Some shows get all the (much-deserved) credit for breaking down barriers in television, like Orange Is The New Black and Transparent. But, another series has been quietly and consistently revolutionary week-in, week-out for years. That show is The Fosters. This season alone of the Freeform drama has tackled everything from child sex trafficking to transgender rights and immigration anxiety — all without making a single instalment feel like a Very Special Episode. That’s because these experiences and issues aren’t life lessons, they’re real things that happen to real people.
The Fosters took that mission statement a step further with Tuesday night’s "Chasing Waterfalls," featuring a sex scene between main character Callie Foster (Maia Mitchell) and her boyfriend, young trans man Aaron Baker (transgender actor Elliot Fletcher). While seeing a love scene between a trans man and a cisgender young woman on a teen-focused network is already boundary-pushing, what makes "Chasing Waterfalls" feel so groundbreaking is that it doesn’t treat a Big TV Moment like a Big TV Moment.
The lead up to Callie and Aaron’s first time together purposefully feels like a romantic day between two average young people, because, again, that’s exactly what it is. The couple head out on a gorgeous hike, profess their admiration for each other amid scenic views, and throw themselves into a stunning waterfall basin while wearing minimal clothing. It’s all very much out of a Nicholas Sparks novel. Before Aaron jumps into that aforementioned waterfall, he gets a bit shy, contrasting Callie’s underwear-clad spontaneous plunge into the deep, cold water. "Oh," he says, taking a deep breath while stripping down to his boxers.
Aaron’s portrayer Elliot Fletcher chatted with us before the episode aired, explaining why his character had that moment of apprehension, and it’s deeply relatable. “From what we’ve seen, I don’t think Callie and Aaron have been next to naked in front of each other,” the actor explained. "That’s probably the first time that that’s happened and I think he’s a little cautious and a little insecure." The actual water in the scene also happened to be “freezing,” so that played a big part in Aaron’s anxiety. "So, maybe that’s a little bit of me [too]," Fletcher joked.
After the pair’s quick dip, they move to a nearby rock to talk about their greatest fears and anxieties, deepening their relationship in a way that makes sense with intimacy on the horizon. Callie, who’s usually worried about 12,378 problems at a time — chief among them how her future will turn out — finally realises none of those anxieties matter. "All I need to know today is who I am and what I want right now. What I want right now is this," she says, sharing an intense kiss with Aaron.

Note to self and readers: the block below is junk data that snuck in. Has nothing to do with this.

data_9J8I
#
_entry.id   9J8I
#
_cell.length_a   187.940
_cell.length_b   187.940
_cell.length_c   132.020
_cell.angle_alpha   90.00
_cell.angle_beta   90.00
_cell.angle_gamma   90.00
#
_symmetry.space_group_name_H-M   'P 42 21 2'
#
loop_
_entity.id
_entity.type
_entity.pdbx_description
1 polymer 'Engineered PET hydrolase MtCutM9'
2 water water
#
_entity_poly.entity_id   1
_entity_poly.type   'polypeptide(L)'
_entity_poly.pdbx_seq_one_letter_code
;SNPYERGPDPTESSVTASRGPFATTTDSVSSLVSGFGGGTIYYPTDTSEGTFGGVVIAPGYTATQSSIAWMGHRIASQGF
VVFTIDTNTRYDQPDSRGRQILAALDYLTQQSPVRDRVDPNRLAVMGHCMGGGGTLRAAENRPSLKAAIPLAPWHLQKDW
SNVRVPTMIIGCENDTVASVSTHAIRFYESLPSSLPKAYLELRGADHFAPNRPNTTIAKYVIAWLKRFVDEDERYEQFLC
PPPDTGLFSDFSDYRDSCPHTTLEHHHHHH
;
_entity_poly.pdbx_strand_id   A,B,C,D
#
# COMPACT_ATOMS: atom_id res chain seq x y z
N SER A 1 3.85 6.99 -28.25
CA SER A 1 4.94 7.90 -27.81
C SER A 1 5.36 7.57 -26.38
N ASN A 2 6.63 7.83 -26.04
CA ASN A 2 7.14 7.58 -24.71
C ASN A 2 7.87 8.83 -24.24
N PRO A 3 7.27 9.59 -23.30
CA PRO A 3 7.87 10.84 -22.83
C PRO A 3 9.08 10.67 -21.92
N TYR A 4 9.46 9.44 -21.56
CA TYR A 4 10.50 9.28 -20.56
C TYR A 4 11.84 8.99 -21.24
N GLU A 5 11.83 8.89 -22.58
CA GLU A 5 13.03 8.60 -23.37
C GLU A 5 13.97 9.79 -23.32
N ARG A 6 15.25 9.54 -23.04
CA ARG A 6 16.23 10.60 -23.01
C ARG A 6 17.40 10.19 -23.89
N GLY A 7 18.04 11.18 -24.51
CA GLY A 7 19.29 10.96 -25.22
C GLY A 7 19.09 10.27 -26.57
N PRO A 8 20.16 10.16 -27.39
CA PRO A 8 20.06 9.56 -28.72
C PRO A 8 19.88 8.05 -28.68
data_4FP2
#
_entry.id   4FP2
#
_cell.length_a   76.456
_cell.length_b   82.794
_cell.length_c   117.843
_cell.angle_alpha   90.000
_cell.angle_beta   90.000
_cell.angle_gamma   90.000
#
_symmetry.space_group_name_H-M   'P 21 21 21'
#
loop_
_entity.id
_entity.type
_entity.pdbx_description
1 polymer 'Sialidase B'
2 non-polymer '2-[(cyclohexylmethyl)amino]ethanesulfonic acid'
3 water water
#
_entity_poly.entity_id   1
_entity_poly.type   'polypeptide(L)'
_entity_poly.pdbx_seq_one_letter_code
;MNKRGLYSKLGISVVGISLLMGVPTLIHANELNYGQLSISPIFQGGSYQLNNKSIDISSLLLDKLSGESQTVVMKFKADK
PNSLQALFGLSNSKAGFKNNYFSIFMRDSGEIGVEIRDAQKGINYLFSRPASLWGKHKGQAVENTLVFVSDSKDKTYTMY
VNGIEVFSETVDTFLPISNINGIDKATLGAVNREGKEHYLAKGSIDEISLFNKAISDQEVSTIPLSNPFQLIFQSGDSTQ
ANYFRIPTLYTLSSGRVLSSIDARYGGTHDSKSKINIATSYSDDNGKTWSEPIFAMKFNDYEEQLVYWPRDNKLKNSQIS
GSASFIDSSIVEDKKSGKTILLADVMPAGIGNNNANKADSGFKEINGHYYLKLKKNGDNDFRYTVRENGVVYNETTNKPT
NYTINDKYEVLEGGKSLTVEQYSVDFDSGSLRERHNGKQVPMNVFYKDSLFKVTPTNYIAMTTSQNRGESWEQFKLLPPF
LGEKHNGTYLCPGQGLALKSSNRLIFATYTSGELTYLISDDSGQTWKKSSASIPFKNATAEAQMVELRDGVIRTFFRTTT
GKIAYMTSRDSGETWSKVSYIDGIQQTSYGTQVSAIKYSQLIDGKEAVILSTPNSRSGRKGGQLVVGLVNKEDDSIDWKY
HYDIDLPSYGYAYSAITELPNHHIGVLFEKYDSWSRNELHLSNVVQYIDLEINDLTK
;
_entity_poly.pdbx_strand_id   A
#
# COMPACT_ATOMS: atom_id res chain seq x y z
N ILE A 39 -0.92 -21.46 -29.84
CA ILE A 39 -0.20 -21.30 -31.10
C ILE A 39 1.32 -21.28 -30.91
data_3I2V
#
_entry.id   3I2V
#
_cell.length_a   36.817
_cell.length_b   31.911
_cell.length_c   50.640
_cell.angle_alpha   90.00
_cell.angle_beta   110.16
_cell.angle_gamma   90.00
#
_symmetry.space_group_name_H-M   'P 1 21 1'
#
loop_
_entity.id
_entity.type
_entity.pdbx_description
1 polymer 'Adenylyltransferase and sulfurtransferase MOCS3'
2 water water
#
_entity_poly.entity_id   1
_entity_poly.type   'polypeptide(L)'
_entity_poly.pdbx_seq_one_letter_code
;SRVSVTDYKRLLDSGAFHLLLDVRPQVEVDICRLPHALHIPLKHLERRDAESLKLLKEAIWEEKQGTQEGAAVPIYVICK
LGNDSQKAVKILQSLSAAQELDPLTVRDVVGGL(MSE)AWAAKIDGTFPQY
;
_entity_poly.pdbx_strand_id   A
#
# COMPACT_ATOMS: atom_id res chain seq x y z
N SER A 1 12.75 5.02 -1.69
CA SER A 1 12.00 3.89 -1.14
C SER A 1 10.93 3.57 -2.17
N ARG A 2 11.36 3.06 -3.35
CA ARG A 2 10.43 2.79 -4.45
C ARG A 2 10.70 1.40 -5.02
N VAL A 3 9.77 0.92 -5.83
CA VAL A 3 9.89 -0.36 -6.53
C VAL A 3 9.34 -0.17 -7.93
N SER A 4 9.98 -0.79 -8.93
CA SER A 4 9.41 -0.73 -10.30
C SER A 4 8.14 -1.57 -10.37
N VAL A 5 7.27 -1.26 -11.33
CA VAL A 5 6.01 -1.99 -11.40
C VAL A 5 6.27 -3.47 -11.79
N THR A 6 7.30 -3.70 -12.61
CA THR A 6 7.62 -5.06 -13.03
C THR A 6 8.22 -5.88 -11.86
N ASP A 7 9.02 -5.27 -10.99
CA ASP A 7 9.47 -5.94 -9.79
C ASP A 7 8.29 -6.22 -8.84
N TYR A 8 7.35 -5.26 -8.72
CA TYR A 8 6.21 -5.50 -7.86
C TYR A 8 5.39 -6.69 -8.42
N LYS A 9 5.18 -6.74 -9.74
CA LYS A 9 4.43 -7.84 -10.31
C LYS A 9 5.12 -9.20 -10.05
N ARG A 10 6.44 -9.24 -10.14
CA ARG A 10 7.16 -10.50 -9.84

Following an emotional bare encounter like this, it’s obvious Callie and Aaron are about to take their relationship to the next level the second they arrive at his place. When things get steamy, Aaron pauses the hookup to set the mood with candles and sexy music. It’s a decidedly romantic and intentional move, especially since Callie wasn’t complaining about the vibe. Clearly, Elliot is going out of his way to make this experience special for his girlfriend, since it's the first time they'll be having sex. It's the kind of small moment that reminds viewers trans characters' inner lives are just as vast as their cis counterparts. Fletcher explained Aaron's thinking in the moment, telling R29 of the trans man, "[He] has his own stuff going on with sex and all that stuff and being intimate. I think things have to be comfortable for him, but in his mind it’s more ‘I have to make things comfortable for the other person. I wanna make sure that she feels okay and that she feels safe and if she feels okay, then I will feel safe and okay.’"
Interestingly, once Aaron returns for his candle-lighting station, The Fosters decides to give the couple a level of privacy. We see the duo get half-naked and kiss on Aaron’s bed, but the camera cuts away before anything gets explicit. Yes, this is a Freeform show, so that’s expected, but it also feels like Fosters wants keep this special moment away from prying eyes out of respect for how personal the scene is for both characters. "Maybe that does play into the way they feel and everything," Fletcher mused about the directorial choice. "It probably makes the two of them a lot more comfortable for it to just be a very intimate thing between the two of them."
Fletcher also noted how big the episode is in terms of cable television, which has to keep in mind the goal of keeping advertisers happy. After all, ABC canceled Ellen — which famously starred icon Ellen DeGeneres as out lesbian Ellen Morgan — less than 20 years ago, following homophobic protests and the decision to add a family "advisory" to "warn" parents of the comedy’s LGBTQ-friendly content. Now, the network’s sister channel Freeform is featuring sweet sex between a trans and cis people in the inclusive light it has long deserved.
"To show something like this involving a person who’s trans is really beautiful because it is show in a very, very positive and loving and caring light," Fletcher said. "You don’t see really people who are trans have sex on TV, and though you may not see Callie and Aaron have sex, it happens. It’s really tastefully done, and I think it’s very beautifully done. I hope that the huge audience that is watching The Fosters can see how normal and sweet it actually is."
The normalcy of Callie and Aaron’s sexual relationship should be the biggest takeaway from "Waterfalls," not the sex itself. No one pauses the hookup to figure "how" these two can have sex, or what it capital-M-Means. The word "trans" is never even said, because it doesn’t need to be. At its core, the episode is really about to two crazy in love kids doing what crazy in love kids have been doing since the dawn of time.
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